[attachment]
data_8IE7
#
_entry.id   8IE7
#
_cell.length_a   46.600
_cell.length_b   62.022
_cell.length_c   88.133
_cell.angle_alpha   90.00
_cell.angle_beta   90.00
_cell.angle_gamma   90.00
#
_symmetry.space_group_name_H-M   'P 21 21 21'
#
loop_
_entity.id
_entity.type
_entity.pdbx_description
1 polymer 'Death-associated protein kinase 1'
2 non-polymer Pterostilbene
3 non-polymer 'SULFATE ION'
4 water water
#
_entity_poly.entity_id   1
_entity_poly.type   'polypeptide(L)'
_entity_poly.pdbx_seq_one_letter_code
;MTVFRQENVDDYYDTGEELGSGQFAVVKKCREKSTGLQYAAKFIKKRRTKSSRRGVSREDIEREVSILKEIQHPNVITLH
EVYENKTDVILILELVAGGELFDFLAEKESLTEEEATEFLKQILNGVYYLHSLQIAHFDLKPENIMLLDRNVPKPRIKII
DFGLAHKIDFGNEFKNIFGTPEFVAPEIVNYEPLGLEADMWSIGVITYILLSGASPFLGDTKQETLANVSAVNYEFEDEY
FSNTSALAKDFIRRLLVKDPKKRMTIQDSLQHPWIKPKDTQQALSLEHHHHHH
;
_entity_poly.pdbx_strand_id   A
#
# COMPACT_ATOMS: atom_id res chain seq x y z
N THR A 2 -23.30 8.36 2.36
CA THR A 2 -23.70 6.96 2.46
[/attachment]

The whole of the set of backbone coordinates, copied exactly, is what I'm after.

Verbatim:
data_8IE7
#
_entry.id   8IE7
#
_cell.length_a   46.600
_cell.length_b   62.022
_cell.length_c   88.133
_cell.angle_alpha   90.00
_cell.angle_beta   90.00
_cell.angle_gamma   90.00
#
_symmetry.space_group_name_H-M   'P 21 21 21'
#
loop_
_entity.id
_entity.type
_entity.pdbx_description
1 polymer 'Death-associated protein kinase 1'
2 non-polymer Pterostilbene
3 non-polymer 'SULFATE ION'
4 water water
#
_entity_poly.entity_id   1
_entity_poly.type   'polypeptide(L)'
_entity_poly.pdbx_seq_one_letter_code
;MTVFRQENVDDYYDTGEELGSGQFAVVKKCREKSTGLQYAAKFIKKRRTKSSRRGVSREDIEREVSILKEIQHPNVITLH
EVYENKTDVILILELVAGGELFDFLAEKESLTEEEATEFLKQILNGVYYLHSLQIAHFDLKPENIMLLDRNVPKPRIKII
DFGLAHKIDFGNEFKNIFGTPEFVAPEIVNYEPLGLEADMWSIGVITYILLSGASPFLGDTKQETLANVSAVNYEFEDEY
FSNTSALAKDFIRRLLVKDPKKRMTIQDSLQHPWIKPKDTQQALSLEHHHHHH
;
_entity_poly.pdbx_strand_id   A
#
# COMPACT_ATOMS: atom_id res chain seq x y z
N THR A 2 -23.30 8.36 2.36
CA THR A 2 -23.70 6.96 2.46